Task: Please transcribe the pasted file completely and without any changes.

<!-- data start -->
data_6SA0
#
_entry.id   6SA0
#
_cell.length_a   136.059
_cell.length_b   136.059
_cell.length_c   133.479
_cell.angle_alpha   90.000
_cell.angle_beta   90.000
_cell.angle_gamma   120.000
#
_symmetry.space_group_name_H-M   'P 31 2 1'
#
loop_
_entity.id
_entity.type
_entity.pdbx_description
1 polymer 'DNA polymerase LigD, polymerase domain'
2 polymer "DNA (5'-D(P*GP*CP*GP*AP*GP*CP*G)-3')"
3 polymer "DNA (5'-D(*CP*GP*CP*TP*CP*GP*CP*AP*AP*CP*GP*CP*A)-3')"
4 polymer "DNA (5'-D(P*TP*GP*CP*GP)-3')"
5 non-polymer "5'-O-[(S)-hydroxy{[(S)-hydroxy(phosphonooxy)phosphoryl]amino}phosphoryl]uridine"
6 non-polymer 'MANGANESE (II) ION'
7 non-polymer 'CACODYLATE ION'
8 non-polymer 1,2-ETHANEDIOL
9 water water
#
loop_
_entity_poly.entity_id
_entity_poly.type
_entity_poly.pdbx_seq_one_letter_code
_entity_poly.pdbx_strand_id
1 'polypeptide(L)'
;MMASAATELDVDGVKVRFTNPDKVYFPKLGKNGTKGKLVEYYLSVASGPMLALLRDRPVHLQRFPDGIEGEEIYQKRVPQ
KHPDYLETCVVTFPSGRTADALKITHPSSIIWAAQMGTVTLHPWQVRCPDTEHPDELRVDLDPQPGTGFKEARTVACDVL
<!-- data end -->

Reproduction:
data_6SA0
#
_entry.id   6SA0
#
_cell.length_a   136.059
_cell.length_b   136.059
_cell.length_c   133.479
_cell.angle_alpha   90.000
_cell.angle_beta   90.000
_cell.angle_gamma   120.000
#
_symmetry.space_group_name_H-M   'P 31 2 1'
#
loop_
_entity.id
_entity.type
_entity.pdbx_description
1 polymer 'DNA polymerase LigD, polymerase domain'
2 polymer "DNA (5'-D(P*GP*CP*GP*AP*GP*CP*G)-3')"
3 polymer "DNA (5'-D(*CP*GP*CP*TP*CP*GP*CP*AP*AP*CP*GP*CP*A)-3')"
4 polymer "DNA (5'-D(P*TP*GP*CP*GP)-3')"
5 non-polymer "5'-O-[(S)-hydroxy{[(S)-hydroxy(phosphonooxy)phosphoryl]amino}phosphoryl]uridine"
6 non-polymer 'MANGANESE (II) ION'
7 non-polymer 'CACODYLATE ION'
8 non-polymer 1,2-ETHANEDIOL
9 water water
#
loop_
_entity_poly.entity_id
_entity_poly.type
_entity_poly.pdbx_seq_one_letter_code
_entity_poly.pdbx_strand_id
1 'polypeptide(L)'
;MMASAATELDVDGVKVRFTNPDKVYFPKLGKNGTKGKLVEYYLSVASGPMLALLRDRPVHLQRFPDGIEGEEIYQKRVPQ
KHPDYLETCVVTFPSGRTADALKITHPSSIIWAAQMGTVTLHPWQVRCPDTEHPDELRVDLDPQPGTGFKEARTVACDVL